Tuesday, September 9, 2014

"A Mob was After Him: Ephraim Bennett's Narrow Escape from Violence": The Attempted Lynching of my 2nd Great Grand Uncle

If you've been following my blog, you've probably read my last two posts about my great, great grandmother's brother, Ephraim, who killed his sister's abusive husband, Nathan L Buchanan. (The posts are "A Reason for Murder" & "Sister to Asylum; Brother to Jail.") One of the newspaper articles I shared explains that Bennett was moved to a different county's jail "to escape the vengeance of a mob which was supposed to be organized for the purpose of lynching him."

(In case you haven't read the other articles and the family story that was passed down, Nathan L Buchanan was abusing his wife and hit her so hard that she went insane and had to be locked up in an asylum. Bennett loaned Buchanan the money to cover the cost, but Bennett eventually went out into a field where Buchanan was working and shot at him five times and killed him. Bennett says that Buchanan had been threatening his life and reached into his pocket so he shot before he could be shot. The prosecutors stated that Bennett had threatened Buchanan multiple times. After killing Buchanan, Bennett turned himself in.)


I have now found two more newspaper articles that are about this lynch mob. A few things really surprise me:
  • I'm surprised that this particular murder was thought hideous enough for a lynch mob, though I know I don't have a lot of the details. There was another man imprisoned with Bennett who had been hired by his brother to kill his lover's husband for $200. But, the lynch mob was asking for Bennett. 
  • I'm surprised the men who entered the jail wore masks, though I certainly don't know much about lynch mobs. I tend to relate the wearing of masks and lynch mobs to the Ku Klux Klan. 
  • I'm surprised at the size of this mob. It was HUGH! One newspaper describes 65-75 men while the other article describes over 200! Why were they so ready to kill Bennett?
The largest mass lynching in American history involved the lynching of eleven Italianimmigrants in New Orleans in 1891.
(image from Wikipedia)
My distant cousin, Chris Powell, told me that Ephraim Bennett remarried and moved to Colorado after being released from prison. It's now pretty clear why he didn't return home. I don't think he would have been very welcome in his home town! And, I'll have to do some research to see if other family members moved away.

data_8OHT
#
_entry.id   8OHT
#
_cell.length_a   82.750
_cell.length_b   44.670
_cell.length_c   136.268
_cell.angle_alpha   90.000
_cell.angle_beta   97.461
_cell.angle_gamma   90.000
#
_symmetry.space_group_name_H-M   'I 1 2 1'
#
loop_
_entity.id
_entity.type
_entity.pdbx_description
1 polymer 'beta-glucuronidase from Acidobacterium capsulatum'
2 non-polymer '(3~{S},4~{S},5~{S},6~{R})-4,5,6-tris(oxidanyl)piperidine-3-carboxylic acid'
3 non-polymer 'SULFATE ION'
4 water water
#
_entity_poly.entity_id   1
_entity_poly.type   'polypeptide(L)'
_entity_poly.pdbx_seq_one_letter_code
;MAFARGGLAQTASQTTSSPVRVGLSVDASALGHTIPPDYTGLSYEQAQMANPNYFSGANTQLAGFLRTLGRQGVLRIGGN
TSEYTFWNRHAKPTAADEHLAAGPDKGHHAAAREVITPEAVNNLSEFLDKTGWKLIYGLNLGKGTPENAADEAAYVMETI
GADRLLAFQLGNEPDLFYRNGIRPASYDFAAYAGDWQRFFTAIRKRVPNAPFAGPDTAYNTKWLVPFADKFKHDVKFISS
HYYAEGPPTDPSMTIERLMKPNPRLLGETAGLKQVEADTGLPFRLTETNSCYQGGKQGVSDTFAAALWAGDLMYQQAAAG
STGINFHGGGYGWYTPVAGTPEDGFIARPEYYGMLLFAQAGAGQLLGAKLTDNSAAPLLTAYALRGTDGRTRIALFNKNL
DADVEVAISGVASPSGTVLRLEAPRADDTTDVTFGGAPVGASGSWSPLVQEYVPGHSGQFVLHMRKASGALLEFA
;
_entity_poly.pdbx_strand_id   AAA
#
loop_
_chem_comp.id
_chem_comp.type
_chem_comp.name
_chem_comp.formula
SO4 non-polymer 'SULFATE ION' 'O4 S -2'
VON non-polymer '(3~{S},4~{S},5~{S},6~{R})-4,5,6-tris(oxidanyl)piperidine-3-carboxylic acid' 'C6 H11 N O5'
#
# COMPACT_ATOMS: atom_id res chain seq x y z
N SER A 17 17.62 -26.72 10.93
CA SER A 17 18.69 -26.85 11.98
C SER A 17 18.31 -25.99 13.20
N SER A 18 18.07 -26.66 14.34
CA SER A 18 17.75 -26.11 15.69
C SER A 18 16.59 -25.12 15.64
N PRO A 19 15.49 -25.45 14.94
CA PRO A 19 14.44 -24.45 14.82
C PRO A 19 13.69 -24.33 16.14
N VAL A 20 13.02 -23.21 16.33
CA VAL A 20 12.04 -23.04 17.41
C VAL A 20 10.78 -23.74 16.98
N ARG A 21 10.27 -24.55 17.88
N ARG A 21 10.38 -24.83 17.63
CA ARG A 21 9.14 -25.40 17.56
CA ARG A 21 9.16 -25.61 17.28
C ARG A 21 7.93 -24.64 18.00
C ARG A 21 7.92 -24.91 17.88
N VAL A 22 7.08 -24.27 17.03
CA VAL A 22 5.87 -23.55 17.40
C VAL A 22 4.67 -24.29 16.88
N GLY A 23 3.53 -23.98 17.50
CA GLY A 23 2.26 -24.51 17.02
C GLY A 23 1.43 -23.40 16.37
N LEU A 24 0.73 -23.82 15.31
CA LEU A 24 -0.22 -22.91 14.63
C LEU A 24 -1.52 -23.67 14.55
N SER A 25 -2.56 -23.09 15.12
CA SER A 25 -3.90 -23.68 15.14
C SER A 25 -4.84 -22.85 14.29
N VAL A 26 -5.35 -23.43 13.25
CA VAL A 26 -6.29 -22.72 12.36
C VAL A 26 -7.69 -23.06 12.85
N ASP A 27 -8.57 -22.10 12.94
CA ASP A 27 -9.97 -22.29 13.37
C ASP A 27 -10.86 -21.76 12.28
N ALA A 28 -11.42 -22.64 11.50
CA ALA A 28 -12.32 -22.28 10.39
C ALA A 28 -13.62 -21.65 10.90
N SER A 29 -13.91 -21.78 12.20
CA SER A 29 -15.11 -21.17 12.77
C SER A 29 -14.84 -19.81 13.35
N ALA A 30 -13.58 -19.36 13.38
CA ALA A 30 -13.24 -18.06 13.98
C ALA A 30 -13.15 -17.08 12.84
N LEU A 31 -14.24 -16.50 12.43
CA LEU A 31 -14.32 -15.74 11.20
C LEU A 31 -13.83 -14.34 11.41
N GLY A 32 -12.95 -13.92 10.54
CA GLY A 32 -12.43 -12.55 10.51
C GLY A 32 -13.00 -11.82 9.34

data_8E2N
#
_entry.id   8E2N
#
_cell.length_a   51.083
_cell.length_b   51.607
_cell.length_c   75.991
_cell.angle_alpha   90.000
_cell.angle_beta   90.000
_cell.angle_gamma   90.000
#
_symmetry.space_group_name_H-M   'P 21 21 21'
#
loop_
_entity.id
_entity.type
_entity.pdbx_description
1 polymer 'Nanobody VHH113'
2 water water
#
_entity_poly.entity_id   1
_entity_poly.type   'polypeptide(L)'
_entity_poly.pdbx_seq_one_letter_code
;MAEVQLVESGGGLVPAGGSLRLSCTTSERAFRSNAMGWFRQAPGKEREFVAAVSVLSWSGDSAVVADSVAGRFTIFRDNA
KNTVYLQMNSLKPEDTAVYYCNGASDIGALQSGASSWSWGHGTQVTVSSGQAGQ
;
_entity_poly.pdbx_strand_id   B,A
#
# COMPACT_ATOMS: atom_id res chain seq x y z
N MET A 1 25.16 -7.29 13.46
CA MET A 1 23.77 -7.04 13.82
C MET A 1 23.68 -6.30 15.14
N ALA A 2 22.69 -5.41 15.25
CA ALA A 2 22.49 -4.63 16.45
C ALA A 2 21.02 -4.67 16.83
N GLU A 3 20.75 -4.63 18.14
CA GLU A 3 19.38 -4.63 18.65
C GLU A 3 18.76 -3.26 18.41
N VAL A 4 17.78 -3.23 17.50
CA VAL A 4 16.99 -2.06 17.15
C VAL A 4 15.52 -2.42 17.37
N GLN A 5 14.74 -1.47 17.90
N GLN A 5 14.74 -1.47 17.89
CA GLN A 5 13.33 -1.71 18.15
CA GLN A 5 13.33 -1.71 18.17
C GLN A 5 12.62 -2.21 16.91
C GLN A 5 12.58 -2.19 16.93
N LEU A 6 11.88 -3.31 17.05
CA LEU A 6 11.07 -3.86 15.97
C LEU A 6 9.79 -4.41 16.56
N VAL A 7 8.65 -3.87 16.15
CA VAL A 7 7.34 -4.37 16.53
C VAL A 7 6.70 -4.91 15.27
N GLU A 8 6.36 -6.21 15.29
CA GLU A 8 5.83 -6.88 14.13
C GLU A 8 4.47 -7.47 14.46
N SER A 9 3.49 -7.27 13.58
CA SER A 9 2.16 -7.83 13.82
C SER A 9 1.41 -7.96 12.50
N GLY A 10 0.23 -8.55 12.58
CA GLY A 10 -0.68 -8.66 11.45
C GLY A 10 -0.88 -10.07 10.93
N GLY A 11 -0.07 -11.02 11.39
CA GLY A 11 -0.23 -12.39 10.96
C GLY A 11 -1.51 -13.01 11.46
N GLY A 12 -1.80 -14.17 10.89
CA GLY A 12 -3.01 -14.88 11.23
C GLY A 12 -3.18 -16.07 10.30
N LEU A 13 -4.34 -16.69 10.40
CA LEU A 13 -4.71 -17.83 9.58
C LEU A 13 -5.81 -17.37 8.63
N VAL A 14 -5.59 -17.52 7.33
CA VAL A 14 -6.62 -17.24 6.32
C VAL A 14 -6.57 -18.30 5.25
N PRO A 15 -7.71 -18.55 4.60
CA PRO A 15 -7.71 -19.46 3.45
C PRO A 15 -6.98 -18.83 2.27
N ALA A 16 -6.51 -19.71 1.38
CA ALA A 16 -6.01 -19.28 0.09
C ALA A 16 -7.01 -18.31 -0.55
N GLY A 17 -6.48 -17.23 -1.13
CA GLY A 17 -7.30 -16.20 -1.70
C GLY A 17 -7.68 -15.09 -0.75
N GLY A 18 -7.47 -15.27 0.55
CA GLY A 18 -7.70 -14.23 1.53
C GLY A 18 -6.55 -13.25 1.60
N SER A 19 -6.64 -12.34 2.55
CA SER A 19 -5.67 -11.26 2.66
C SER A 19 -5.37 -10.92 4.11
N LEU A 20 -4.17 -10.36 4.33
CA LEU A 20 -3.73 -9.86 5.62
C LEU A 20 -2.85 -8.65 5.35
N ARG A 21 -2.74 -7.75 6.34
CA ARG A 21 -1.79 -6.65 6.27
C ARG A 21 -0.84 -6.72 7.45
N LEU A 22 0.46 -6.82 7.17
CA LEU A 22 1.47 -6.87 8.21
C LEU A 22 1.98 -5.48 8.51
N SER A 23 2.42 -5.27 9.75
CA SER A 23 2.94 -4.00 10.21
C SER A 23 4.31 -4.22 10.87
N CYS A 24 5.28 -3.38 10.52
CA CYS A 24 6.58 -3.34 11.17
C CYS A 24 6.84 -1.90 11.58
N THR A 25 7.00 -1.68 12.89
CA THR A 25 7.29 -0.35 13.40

These two articles about the attempted lynching are fairly long so I'll share one today and one tomorrow.



A Mob Was After Him, The Springfield Democrat, Springfiled, Missouri, 09 Jun 1893, page 5, column 4;
digital image newspapers.com(http://www.newspapers.com: accessed 07 Sep 2014
A MOB WAS AFTER HIM.

Ephraim Bennett's Narrow Escape From Violence.

Webster County Citizens Try to Lynch Him.

Brough[?] to Springfield - The Atrocious Murder Committed By the Prisoner

Last Tuesday night Deputy Sheriff McElwain of Marshfield brought in Ephraim Bennett, murderer of John [should be Nathan] Buchanan, and Wesley Hargiss, charged with the murder of Columbus Yandals and lodged them in the Greene county jail for safe keeping. The local authorities endeavored to keep the matter perfectly quiet, and succeeded so well that the facts did not leak out until yesterday morning. It then developed that both Bennett and Hargiss narrowly escaped a summary infliction of the death penalty at the hands of a mob.

Bennett's preliminary trial was held Monday before Justice Park, resulting in the prisoner being held without bond to await the action of the grand jury. The Marshfield Chronicle says that after the trial it was whispered around that an attempt would be made by citizens from the neighborhood in which Buchanan lived to lynch Bennett sometime during the night. Sheriff Goss hearing this decided to foil the attempt. He accordingly handcuffed Bennett and Wesley Hargis, one of the murderers of Lum Yandle, and in company with Prosecuting Attorney James Case quietly slipped the prisoners out of the back door of the jail at about 8 o'clock and took them to the outskirts of town where a deputy met them with a hack and the prisoners were taken to the country. About midnight J. B. Smith and William Prater, who had been left in charge of the jail, were aroused by a vigorous knock on the door. When the door was opened about fourteen masked men entered the jail, while some fifty or sixty stood guard on the outside. The masked men asked for Bennett and were informed that he was not there. They then made a thorough inspection of the jail, and when they were convinced their "bird" was gone they dispersed as quietly as they had come. Sheriff Goss returned with the prisoners early Tuesday morning.

Sheriff Goss and Prosecuting Attorney Case came to the conclusion Tuesday afternoon that the best thing to do to save Bennett from being taken from the jail here and swinging from the limb of a tree, was to get him away and in a more secure jail. Bennett was taken out of jail about 4 o'clock and in charge of Special Deputy Sheriff McElwain took a round a bout way to the depot. Deputy McElwain, with the prisoner walked up to the baggage car in which the prisoner was transported, and he went into it like "greased lightning." Deputy Sheriff McElwain delivered his prisoner to the Greene county sheriff in good shape.

Do we share common ancestors? I'd love to talk! Please write me at drleeds@sbcglobal.net

No comments:

Post a Comment

Tip: Working Around Wrongly Transcribed Families in Census Records on Ancestry.com

I hadn't been able to locate my husband's grandfather, Fred Hunter, and his family in the 1940 census. Searching for his parents and...